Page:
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Worshipping our celebrity-gods

15 0 0
14.02.2020


By Ron Roman

On Jan. 26 basketball great Kobe Bryant, 41, perished in a tragic helicopter crash. Jan. 27 commemorated the 75th anniversary of the liberation of thousands imprisoned in Nazi death camps. Do I have to say which story received the lion's share of media attention?

Oh, almost forgot, eight others died with Bryant, yet you'd never know that by the coverage. Almost as an afterthought some media outlets did, in fact, mention that his 13-year-old daughter, Gianna, perished as well.

Names of the other six passengers and pilot hardly warranted media attention; they were forever relegated to nameless obscurity. By the way international media covered Bryant's passing, you'd think that Jesus Christ himself had died all over again.

Don't get me wrong: I loved the guy. Off and on, I followed his entire 20-year career with the Los Angeles Lakers team, right from his high school days as basketball sensation at Lower Merion High School in Pennsylvania and straight into the National Basketball Association, where he capped off his career with one final, spectacular 60-point game.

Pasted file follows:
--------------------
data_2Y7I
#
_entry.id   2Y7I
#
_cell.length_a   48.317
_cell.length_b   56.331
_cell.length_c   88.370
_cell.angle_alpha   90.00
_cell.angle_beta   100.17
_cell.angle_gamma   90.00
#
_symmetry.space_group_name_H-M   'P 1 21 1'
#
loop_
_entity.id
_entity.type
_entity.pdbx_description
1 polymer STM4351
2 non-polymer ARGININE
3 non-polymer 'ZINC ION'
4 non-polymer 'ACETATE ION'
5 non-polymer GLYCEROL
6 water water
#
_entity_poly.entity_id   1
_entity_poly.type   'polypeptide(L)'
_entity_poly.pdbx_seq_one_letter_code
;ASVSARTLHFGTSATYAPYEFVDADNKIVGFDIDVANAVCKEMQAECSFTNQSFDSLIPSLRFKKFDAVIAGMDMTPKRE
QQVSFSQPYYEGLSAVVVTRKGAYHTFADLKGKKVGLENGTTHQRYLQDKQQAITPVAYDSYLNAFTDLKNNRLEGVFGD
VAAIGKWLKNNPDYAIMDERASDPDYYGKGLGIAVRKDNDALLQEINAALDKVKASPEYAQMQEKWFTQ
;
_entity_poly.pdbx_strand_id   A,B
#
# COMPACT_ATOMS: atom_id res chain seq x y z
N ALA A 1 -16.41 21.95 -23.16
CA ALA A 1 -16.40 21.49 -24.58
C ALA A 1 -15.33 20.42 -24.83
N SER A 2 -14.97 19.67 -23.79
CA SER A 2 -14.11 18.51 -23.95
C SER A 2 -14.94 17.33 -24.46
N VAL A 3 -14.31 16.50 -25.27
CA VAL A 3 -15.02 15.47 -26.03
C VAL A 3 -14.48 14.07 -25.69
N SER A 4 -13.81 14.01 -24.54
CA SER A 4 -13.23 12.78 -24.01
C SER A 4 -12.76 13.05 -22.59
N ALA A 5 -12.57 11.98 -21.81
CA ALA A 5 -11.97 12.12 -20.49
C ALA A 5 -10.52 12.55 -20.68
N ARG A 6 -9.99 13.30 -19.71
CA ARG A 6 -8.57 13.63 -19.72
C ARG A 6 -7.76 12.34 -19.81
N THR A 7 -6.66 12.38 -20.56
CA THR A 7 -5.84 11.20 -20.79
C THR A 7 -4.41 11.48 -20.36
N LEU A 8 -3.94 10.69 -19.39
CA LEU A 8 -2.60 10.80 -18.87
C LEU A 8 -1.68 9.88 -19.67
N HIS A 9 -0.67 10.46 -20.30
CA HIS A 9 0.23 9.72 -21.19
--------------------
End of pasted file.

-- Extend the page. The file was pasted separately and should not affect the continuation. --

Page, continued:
But, to my way of thinking, he was truly more of the man off-court in retirement than on it. He became global ambassador for many charitable and goodwill causes.

That said, why is it that celebrities of Bryant's stature are elevated to celebrity-god status? What is it about them, especially when they pass on........

© The Korea Times